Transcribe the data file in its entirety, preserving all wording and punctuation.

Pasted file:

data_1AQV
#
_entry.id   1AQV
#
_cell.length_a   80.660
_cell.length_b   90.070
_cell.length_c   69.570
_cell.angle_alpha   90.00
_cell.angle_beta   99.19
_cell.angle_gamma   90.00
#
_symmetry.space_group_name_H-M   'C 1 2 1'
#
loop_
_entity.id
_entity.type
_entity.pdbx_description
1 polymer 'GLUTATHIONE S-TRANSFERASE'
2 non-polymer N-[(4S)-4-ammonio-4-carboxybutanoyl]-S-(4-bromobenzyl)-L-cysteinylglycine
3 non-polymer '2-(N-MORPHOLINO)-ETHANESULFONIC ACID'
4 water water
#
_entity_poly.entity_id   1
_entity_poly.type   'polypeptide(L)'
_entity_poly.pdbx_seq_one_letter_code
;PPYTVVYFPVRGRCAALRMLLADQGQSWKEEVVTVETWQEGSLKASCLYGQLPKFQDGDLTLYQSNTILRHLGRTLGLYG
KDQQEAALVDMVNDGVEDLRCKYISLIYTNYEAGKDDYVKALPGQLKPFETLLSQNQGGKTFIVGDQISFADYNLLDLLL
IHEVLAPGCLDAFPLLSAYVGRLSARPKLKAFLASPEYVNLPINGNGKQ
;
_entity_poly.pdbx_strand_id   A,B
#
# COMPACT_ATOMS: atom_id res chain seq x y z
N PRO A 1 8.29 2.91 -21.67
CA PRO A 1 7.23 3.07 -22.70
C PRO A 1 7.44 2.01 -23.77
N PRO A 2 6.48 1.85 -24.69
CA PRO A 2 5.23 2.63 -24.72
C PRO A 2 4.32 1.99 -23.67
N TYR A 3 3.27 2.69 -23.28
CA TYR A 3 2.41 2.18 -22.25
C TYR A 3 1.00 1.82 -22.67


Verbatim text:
data_1AQV
#
_entry.id   1AQV
#
_cell.length_a   80.660
_cell.length_b   90.070
_cell.length_c   69.570
_cell.angle_alpha   90.00
_cell.angle_beta   99.19
_cell.angle_gamma   90.00
#
_symmetry.space_group_name_H-M   'C 1 2 1'
#
loop_
_entity.id
_entity.type
_entity.pdbx_description
1 polymer 'GLUTATHIONE S-TRANSFERASE'
2 non-polymer N-[(4S)-4-ammonio-4-carboxybutanoyl]-S-(4-bromobenzyl)-L-cysteinylglycine
3 non-polymer '2-(N-MORPHOLINO)-ETHANESULFONIC ACID'
4 water water
#
_entity_poly.entity_id   1
_entity_poly.type   'polypeptide(L)'
_entity_poly.pdbx_seq_one_letter_code
;PPYTVVYFPVRGRCAALRMLLADQGQSWKEEVVTVETWQEGSLKASCLYGQLPKFQDGDLTLYQSNTILRHLGRTLGLYG
KDQQEAALVDMVNDGVEDLRCKYISLIYTNYEAGKDDYVKALPGQLKPFETLLSQNQGGKTFIVGDQISFADYNLLDLLL
IHEVLAPGCLDAFPLLSAYVGRLSARPKLKAFLASPEYVNLPINGNGKQ
;
_entity_poly.pdbx_strand_id   A,B
#
# COMPACT_ATOMS: atom_id res chain seq x y z
N PRO A 1 8.29 2.91 -21.67
CA PRO A 1 7.23 3.07 -22.70
C PRO A 1 7.44 2.01 -23.77
N PRO A 2 6.48 1.85 -24.69
CA PRO A 2 5.23 2.63 -24.72
C PRO A 2 4.32 1.99 -23.67
N TYR A 3 3.27 2.69 -23.28
CA TYR A 3 2.41 2.18 -22.25
C TYR A 3 1.00 1.82 -22.67